Belarus is a European country of considerable potential which, tragically, has become increasingly isolated from the European mainstream. The policies pursued by the Government of Belarus, notably the lack of progress towards democracy, the rule of law and respect for human rights, have prevented Belarus from taking up its rightful place among European democratic countries. Since 1997, the EU has restricted Ministerial level contacts with Belarus. With the exception of humanitarian or regional projects or those which directly support the democratisation process, Community technical assistance programmes to Belarus have been halted.
The conduct and outcome of the Parliamentary elections and referendum of 17 October in Belarus were another missed opportunity for Belarus. Having made very clear in advance that an unfair election would not be without consequences for its policy towards Belarus, the Union duly reviewed its policy. It achieved in my view an outcome which strikes a good balance and which highlights once again the willingness of the Union to deepen its relationship with Belarus once the Belarusian authorities clearly demonstrate their willingness to respect democratic values and the rule of law.
As it borders Latvia, Lithuania and Poland, Belarus is now an immediate neighbour of the European Union. As such, it has the opportunity to be an active partner of the Union in the framework of the European Neighbourhood Policy, provided it reverses its present policies and embarks on fundamental democratic and economic reforms to bring the country closer to European common values. This, in a nutshell, is the EU's approach to Belarus and it is clearly restated in the latest Conclusions on Belarus adopted on Monday by the General Affairs and External Relations Council.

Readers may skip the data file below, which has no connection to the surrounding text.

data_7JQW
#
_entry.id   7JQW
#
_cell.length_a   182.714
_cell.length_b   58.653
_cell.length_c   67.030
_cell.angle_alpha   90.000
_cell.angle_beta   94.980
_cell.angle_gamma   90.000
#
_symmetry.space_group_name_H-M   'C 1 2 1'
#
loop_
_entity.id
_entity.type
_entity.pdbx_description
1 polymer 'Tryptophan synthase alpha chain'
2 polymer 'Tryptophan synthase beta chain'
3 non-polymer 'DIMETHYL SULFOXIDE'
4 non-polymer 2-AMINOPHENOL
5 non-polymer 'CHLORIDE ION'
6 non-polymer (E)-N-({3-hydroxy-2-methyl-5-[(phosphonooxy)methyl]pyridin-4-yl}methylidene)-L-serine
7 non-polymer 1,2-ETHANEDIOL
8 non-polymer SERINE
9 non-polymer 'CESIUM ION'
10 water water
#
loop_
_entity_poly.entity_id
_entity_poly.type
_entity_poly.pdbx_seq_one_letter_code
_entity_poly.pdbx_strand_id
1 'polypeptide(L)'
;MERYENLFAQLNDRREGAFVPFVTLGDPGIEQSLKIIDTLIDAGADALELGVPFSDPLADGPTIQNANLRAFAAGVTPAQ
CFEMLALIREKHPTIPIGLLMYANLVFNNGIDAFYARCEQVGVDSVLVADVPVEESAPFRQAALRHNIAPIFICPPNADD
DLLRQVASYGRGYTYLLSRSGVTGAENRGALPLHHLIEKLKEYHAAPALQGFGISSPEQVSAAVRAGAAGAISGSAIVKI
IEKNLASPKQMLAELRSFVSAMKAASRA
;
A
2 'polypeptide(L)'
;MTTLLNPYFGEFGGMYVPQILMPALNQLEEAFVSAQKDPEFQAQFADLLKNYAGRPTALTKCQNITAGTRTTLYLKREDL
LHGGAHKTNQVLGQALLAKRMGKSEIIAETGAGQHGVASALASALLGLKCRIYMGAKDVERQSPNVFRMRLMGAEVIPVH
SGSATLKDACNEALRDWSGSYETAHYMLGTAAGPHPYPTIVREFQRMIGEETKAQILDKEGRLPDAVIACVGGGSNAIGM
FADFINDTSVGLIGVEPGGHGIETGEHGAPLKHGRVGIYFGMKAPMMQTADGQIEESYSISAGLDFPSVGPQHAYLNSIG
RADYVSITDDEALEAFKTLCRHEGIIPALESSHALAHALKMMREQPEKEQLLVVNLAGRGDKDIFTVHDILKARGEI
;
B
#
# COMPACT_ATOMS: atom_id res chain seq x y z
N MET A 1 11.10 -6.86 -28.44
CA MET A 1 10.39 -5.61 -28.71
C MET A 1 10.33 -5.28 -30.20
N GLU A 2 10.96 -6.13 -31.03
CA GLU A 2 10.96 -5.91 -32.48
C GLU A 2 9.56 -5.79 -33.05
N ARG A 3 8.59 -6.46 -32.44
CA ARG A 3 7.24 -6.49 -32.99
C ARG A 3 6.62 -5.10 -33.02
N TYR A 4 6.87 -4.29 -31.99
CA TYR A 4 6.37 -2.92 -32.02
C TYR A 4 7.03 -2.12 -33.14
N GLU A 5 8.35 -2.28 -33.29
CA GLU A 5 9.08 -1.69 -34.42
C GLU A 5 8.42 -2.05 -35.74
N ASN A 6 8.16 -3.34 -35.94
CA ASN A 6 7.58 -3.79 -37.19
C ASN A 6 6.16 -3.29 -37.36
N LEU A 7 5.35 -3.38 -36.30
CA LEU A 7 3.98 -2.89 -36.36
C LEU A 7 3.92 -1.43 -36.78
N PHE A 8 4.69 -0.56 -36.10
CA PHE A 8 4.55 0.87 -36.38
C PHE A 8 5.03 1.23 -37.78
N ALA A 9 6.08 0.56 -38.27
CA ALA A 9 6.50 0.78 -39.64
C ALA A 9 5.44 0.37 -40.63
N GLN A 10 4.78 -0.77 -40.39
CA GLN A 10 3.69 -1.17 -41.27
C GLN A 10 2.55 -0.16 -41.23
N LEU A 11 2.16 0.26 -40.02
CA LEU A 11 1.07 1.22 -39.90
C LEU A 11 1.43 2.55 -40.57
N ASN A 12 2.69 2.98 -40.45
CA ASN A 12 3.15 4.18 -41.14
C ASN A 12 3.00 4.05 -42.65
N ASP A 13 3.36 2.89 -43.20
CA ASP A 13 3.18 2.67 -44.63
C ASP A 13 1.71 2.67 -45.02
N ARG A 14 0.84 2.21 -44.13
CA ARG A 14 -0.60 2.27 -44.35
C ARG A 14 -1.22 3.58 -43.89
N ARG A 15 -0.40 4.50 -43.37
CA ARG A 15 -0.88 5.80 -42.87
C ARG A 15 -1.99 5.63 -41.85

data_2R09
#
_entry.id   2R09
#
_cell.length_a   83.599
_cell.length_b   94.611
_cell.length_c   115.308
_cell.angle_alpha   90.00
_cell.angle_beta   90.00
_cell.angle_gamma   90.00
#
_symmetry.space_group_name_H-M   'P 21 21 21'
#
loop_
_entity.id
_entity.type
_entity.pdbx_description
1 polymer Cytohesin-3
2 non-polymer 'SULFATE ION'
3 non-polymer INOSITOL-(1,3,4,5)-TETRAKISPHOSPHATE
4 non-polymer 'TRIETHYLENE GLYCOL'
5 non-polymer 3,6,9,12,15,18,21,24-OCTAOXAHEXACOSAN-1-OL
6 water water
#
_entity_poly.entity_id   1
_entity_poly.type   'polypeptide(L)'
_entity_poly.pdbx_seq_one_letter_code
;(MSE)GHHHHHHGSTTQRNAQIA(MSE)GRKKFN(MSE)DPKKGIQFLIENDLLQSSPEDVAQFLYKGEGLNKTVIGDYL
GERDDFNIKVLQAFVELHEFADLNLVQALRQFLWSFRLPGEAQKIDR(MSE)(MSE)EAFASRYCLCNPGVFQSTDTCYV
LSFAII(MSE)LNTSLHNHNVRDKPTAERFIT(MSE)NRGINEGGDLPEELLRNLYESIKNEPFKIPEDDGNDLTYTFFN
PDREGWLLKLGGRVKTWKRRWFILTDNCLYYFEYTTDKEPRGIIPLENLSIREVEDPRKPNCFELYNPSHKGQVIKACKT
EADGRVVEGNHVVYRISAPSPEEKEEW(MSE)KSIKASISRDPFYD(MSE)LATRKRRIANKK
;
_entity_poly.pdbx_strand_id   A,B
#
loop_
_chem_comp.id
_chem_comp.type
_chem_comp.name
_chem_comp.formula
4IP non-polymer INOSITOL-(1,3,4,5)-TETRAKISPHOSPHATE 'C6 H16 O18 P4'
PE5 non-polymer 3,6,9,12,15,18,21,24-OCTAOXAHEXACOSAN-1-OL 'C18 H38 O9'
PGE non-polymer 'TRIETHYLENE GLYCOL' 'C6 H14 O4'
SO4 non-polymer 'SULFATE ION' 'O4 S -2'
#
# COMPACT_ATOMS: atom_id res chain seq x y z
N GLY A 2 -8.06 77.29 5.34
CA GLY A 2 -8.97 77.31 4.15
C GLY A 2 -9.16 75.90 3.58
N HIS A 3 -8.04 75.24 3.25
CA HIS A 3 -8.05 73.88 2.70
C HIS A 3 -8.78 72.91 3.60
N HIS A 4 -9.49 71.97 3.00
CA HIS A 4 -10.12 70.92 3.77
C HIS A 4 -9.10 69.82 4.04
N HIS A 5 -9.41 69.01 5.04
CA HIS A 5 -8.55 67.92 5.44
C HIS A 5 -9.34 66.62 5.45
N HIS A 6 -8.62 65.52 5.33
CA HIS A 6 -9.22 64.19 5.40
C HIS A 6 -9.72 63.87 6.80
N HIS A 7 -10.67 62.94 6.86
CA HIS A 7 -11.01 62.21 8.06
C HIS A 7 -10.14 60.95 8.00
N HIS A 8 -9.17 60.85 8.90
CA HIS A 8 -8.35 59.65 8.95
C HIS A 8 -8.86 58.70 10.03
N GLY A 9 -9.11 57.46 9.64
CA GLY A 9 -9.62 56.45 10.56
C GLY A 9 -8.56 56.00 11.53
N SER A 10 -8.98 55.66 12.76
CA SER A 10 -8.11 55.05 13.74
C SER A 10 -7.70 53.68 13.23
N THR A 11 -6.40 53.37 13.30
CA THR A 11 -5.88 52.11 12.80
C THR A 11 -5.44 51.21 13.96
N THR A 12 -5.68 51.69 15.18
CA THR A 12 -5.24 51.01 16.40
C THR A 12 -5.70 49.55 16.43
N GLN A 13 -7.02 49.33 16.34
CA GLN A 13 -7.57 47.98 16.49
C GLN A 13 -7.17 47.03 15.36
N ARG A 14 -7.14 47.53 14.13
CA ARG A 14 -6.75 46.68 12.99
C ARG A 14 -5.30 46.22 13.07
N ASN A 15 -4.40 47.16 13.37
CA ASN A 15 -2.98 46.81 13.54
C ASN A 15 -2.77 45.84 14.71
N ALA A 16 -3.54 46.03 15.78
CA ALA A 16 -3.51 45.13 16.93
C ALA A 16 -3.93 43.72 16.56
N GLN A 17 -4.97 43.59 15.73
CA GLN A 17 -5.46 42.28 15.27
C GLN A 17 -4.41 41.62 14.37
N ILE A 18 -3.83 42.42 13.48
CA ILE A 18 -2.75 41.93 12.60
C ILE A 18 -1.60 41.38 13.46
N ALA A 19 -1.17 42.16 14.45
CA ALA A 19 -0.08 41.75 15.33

At the same time, the Union is prepared to continue to intensify its efforts to assist Belarus to meet challenges arising from its self - isolation. Community and MS' assistance programmes will directly support democratisation and democratic forces in Belarus, notably by humanitarian, regional and cross-border cooperation. To coordinate this assistance, the Commission will organise a workshop in Lithuania with the participation of Member States, other interested countries, NGOs and other relevant actors. At the GAERC on 22 November, I recommended that the Chernobyl Children's Project whose experience and expertise equip it to make a very valuable contribution, should be invited to participate in this workshop.
As I have stated, this issue is of utmost concern to the Government and my Department will continue to monitor developments closely and to pursue the matter through all appropriate channels.